This is love. From those two people more than anything else we are first grounded in the concept of what love is. This grounding lasts a considerable time and whilst there are other factors to be considered, as I have mentioned above, it is this lesson which is learnt invariably first and the one lesson which resonates beyond all others. So often we are in their hands when it comes to being taught about love. So, what is this taught love? It has so many, many facets.

Love is being told to never trust anybody.

Love is being made to re-write the entire essay because of one spelling mistake.

Love is being sent to stand outside on a cold winter’s day until all three verses of Ode to Autumn are recited correctly.

Love is knowing nothing is ever good enough.

Love is understanding that someone else knows better than you what is best for you.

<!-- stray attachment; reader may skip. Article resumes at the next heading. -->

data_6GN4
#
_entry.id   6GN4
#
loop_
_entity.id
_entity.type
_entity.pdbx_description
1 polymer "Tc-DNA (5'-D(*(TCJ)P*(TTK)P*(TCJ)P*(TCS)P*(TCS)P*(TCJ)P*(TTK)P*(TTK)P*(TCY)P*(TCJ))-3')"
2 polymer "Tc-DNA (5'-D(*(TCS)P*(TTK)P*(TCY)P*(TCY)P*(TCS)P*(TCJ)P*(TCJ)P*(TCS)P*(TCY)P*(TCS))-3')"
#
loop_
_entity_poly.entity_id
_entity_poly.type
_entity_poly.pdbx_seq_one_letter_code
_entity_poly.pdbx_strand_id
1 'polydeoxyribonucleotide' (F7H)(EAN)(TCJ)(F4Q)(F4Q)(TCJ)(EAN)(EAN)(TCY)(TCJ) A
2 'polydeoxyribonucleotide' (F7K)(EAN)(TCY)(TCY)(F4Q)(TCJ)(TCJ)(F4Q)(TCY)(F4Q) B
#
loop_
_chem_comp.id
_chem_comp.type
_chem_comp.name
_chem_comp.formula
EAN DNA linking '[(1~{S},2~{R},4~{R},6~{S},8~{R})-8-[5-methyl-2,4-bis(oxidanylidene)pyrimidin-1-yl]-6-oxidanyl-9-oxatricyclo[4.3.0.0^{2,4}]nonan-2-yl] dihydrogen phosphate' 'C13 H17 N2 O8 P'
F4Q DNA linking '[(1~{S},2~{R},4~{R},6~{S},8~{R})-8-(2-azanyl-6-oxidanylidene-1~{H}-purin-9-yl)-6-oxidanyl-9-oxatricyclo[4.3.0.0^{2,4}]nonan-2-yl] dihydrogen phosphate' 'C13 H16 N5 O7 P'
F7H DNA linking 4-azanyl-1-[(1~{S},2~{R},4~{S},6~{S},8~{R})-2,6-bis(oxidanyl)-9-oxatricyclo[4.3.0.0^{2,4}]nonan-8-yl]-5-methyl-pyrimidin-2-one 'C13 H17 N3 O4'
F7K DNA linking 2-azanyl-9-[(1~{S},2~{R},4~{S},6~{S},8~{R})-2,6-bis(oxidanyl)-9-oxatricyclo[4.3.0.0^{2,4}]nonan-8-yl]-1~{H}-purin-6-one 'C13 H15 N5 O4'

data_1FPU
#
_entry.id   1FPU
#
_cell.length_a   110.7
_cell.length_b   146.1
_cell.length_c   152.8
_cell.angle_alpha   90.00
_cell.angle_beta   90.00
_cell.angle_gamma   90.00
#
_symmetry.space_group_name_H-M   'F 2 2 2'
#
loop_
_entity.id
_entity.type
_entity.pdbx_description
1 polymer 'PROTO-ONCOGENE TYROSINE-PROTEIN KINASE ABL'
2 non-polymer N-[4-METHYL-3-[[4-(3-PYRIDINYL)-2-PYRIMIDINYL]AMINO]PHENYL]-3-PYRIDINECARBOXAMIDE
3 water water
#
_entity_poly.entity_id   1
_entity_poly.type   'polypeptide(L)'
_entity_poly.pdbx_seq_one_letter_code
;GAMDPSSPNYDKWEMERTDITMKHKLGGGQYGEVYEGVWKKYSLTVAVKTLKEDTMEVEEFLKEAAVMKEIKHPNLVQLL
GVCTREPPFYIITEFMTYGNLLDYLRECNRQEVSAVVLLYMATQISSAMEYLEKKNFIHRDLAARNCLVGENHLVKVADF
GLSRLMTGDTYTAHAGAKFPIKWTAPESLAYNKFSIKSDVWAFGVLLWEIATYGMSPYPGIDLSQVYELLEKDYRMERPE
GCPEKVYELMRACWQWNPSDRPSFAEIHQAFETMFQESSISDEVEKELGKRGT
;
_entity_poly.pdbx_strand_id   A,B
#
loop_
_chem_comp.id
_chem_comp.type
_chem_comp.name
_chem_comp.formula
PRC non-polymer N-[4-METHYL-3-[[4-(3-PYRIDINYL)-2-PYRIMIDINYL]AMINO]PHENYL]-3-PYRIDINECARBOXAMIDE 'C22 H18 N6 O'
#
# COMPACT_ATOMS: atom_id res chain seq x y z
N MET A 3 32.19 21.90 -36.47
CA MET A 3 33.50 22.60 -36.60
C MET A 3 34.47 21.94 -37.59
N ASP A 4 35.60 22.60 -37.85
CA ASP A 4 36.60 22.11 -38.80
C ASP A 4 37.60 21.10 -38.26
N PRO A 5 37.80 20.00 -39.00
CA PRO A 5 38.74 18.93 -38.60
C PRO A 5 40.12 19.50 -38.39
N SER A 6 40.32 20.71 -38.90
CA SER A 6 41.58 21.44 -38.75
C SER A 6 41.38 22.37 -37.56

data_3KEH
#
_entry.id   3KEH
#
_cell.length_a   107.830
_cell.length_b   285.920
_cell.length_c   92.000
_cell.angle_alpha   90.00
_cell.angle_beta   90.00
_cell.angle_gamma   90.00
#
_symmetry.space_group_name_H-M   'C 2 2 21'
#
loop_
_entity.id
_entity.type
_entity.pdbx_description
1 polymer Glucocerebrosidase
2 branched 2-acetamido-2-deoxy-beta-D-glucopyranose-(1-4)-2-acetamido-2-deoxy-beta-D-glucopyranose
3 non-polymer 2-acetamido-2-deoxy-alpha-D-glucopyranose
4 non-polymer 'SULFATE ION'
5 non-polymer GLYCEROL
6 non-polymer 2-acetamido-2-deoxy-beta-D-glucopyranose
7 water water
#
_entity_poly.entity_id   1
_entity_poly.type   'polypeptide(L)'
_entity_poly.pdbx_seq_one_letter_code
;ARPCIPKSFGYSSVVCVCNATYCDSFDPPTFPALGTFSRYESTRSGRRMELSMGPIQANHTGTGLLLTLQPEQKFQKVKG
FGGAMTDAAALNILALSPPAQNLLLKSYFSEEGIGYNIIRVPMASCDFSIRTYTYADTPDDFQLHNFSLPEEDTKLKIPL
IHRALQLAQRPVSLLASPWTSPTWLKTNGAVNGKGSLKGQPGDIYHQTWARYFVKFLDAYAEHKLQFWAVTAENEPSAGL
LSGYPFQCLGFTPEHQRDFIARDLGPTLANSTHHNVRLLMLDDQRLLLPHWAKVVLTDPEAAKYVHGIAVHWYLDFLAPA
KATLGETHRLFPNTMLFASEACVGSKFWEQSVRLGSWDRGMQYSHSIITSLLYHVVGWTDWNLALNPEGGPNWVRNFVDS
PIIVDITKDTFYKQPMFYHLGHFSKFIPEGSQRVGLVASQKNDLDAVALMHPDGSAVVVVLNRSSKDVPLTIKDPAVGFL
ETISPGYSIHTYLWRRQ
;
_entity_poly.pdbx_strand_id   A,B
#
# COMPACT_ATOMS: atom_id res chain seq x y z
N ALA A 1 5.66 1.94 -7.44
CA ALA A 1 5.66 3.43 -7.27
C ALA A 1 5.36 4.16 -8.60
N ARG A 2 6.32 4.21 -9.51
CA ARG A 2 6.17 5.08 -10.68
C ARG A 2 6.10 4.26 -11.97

Love is turning away from the reality.

Love is standing straight against a wall for several hours for speaking out of turn.

Love is for the weak.

Love is being told that when I am gone nobody else will look out for you.

Love is succeeding.

Love is building a wall as high as possible.

Love is trying until it hurts and gaining that final curt nod of approval.

Love is being seen and not heard.

Love is fulfilling your potential and securing that legacy.

Love is hurting you even though it hurts me, but someone in this household has to do it and it won’t be him will it?

Love is reading to yourself than being read to.

Love is living in the shadows and hoping not to be noticed.